Nialler9's New Irish Music: Girls Names, SOAK, Bicep and more

In a weekly column, Nialler9 gives us an overview of the things you need to hear in Irish music right now.

Girlsnames

Girlsnames

 

SONGS OF THE WEEK

Girls Names - Reticence

After the 11-minute '80s guitar workout of Zero Triptych, Belfast four-piece Girls Names gave us a glimpse into the future of their forthcoming Arms Around A Vision album with a song that fronts with screeching metallics before revealing a swaggering guitar-pop track. The album, the band say “acts as a love letter to European elegance – Italian futurism, Russian constructivism, Germany’s Zero Group and both Neubaten and Bowie’s Berlin.”

Bicep - Just Occasionally in your travels across time and space in the universe you encounter the same song twice in a weekend and it becomes your new favourite jam. The Belfast house duo's just-released track Just with its '80s siren bleep melody line was heard twice over the long weekend, first at Belfast's AVA Festival during a Boiler Room set in the docklands by the boys themselves and secondly, at Forbidden Fruit festival in Kilmainham on Saturday as played by man of the moment Jamie xx.

 

Blooms - Love

Staying at the Forbidden Fruit festival, Irish-born but London-based singer Louise Cunnane made her Irish festival appearance in a dress by Colin Horgan, singing and sashaying to her sparse and delicate electronic pop. While some of the songs struggled to be heard over the atmosphere, most recent song Love has no such problem, furnished as it is with desire and a full throwback production sound.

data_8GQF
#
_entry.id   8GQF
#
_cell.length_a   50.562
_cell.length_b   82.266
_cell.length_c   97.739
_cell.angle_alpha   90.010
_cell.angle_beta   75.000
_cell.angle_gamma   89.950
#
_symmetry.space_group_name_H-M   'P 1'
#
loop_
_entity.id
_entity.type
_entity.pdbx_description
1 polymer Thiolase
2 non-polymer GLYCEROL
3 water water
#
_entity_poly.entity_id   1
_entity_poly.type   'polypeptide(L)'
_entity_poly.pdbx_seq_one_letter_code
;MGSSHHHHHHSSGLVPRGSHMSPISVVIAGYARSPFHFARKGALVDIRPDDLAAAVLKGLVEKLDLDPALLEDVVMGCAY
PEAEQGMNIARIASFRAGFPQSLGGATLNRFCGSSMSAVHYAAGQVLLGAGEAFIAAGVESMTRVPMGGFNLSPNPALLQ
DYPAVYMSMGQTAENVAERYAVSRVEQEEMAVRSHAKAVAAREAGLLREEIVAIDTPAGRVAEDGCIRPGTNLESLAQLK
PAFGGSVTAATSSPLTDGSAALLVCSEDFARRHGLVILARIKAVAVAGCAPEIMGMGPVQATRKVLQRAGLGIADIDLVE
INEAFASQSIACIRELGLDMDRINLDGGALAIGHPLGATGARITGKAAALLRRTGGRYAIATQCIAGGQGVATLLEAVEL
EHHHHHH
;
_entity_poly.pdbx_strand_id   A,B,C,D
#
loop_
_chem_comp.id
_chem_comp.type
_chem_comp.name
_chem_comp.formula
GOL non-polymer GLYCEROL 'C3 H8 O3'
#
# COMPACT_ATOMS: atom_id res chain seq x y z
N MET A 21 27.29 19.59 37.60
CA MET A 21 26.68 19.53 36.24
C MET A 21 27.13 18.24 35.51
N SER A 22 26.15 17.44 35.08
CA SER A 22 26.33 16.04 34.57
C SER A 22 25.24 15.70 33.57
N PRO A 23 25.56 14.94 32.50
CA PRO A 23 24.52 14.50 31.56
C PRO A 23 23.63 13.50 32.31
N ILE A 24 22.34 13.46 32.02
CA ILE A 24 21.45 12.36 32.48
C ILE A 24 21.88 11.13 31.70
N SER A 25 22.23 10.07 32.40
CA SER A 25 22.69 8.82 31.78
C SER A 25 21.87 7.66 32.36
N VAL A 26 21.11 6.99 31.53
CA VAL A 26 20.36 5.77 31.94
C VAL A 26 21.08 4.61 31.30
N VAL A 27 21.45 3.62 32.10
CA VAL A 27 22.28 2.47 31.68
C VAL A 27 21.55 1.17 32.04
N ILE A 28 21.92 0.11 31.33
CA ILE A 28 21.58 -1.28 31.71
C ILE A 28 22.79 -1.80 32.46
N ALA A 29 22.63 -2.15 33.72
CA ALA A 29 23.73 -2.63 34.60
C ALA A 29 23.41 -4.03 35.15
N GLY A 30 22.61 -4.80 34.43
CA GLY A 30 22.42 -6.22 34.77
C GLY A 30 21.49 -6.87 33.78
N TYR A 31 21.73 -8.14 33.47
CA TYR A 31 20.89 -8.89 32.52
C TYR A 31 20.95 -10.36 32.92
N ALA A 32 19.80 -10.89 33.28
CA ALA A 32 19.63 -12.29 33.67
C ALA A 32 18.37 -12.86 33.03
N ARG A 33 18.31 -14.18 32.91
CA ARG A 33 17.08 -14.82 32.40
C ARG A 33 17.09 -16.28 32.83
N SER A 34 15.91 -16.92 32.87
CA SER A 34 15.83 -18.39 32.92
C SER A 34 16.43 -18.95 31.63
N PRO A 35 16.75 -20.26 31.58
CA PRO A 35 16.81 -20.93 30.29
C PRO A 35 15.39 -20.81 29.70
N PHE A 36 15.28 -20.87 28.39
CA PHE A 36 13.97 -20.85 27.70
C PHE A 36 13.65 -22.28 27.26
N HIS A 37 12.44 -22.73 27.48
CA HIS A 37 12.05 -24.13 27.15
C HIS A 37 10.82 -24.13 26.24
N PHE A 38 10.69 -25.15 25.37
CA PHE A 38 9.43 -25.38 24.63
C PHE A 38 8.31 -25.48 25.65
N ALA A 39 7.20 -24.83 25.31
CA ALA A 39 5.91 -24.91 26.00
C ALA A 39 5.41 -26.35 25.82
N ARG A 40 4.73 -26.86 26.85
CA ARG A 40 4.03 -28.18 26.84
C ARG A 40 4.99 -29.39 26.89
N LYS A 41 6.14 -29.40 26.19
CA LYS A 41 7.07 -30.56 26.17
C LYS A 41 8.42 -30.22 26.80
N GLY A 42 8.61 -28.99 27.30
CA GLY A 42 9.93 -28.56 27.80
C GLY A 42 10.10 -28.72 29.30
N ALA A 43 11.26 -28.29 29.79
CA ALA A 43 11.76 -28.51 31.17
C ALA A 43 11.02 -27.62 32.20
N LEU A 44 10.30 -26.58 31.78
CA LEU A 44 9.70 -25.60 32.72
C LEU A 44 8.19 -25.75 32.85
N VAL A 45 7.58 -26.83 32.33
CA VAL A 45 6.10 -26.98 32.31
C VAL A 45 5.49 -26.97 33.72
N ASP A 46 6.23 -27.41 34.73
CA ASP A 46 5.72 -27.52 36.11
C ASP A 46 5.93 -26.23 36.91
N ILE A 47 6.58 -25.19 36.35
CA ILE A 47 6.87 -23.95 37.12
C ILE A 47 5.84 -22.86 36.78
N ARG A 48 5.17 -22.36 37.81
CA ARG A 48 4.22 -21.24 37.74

ALBUM OF THE WEEK

SOAK – Before We Forgot How To Dream

There was always a fear that label involvement with a singer as young as Derry singer-songwriter Bridie Monds-Watson, who is now just 19, would dilute the impact of such a young voice and mind has on their own via too much embellishment from a band crowding the space in the songs. However, SOAK's debut with Rough Trade leaves Monds-Watson's sweet young reverbed- drenched timbre at the centre of the appeal of the album through her teenage life lyrics. The music stays subtle, providing support through gentle brushes, distant orchestral touches and low-end. Previously released singles Sea Creatures, Blud and B A NoBody remain highlights but there's new forms in the same template with Wait and the direct acoustic dirge of Blind. It's Monds-Watson's childlike brogue which leaves the most lasting impression overall.

VIDEO OF THE WEEK

Paddy Hanna - ‘Camaraderie’

Director: Luke Byrne

For a man who began as a singer of indecipherable words over xylophone-clacking indie pop music with Grand Pocket Orchestra, the likes of Camaraderie is a serious and welcome contrast. The song addresses Hanna's struggle with depression. In his own words: “Last summer I was crippled with depression, to the point where I was physically and mentally too sick to stand. I spent many weeks alone in my cottage growing ever more paranoid of the outside world and the joyful cheers of the summer crowd.” The video takes that idea and makes it a reality juxtaposing a fancy seaside home with a sense of isolation.

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